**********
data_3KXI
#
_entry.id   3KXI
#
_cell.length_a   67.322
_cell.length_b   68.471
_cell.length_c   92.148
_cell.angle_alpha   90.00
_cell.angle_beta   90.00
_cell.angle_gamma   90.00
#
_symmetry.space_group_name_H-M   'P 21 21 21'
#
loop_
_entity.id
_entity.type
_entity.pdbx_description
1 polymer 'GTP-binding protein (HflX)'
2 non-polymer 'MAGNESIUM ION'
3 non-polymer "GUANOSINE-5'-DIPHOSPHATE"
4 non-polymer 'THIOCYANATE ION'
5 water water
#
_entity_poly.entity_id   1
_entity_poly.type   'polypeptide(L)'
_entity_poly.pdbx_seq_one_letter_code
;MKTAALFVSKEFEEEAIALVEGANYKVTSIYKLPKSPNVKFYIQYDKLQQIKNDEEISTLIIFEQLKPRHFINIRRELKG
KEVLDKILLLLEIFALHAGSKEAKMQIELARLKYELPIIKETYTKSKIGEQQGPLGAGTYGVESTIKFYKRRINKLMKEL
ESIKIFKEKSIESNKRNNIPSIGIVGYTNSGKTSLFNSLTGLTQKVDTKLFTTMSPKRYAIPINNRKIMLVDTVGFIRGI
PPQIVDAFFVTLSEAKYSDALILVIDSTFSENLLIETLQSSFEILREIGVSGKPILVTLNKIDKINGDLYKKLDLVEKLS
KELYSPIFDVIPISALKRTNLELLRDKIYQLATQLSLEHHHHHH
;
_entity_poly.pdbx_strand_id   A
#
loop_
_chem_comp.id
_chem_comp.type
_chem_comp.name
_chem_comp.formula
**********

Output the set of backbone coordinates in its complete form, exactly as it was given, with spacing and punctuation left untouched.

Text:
data_3KXI
#
_entry.id   3KXI
#
_cell.length_a   67.322
_cell.length_b   68.471
_cell.length_c   92.148
_cell.angle_alpha   90.00
_cell.angle_beta   90.00
_cell.angle_gamma   90.00
#
_symmetry.space_group_name_H-M   'P 21 21 21'
#
loop_
_entity.id
_entity.type
_entity.pdbx_description
1 polymer 'GTP-binding protein (HflX)'
2 non-polymer 'MAGNESIUM ION'
3 non-polymer "GUANOSINE-5'-DIPHOSPHATE"
4 non-polymer 'THIOCYANATE ION'
5 water water
#
_entity_poly.entity_id   1
_entity_poly.type   'polypeptide(L)'
_entity_poly.pdbx_seq_one_letter_code
;MKTAALFVSKEFEEEAIALVEGANYKVTSIYKLPKSPNVKFYIQYDKLQQIKNDEEISTLIIFEQLKPRHFINIRRELKG
KEVLDKILLLLEIFALHAGSKEAKMQIELARLKYELPIIKETYTKSKIGEQQGPLGAGTYGVESTIKFYKRRINKLMKEL
ESIKIFKEKSIESNKRNNIPSIGIVGYTNSGKTSLFNSLTGLTQKVDTKLFTTMSPKRYAIPINNRKIMLVDTVGFIRGI
PPQIVDAFFVTLSEAKYSDALILVIDSTFSENLLIETLQSSFEILREIGVSGKPILVTLNKIDKINGDLYKKLDLVEKLS
KELYSPIFDVIPISALKRTNLELLRDKIYQLATQLSLEHHHHHH
;
_entity_poly.pdbx_strand_id   A
#
loop_
_chem_comp.id
_chem_comp.type
_chem_comp.name
_chem_comp.formula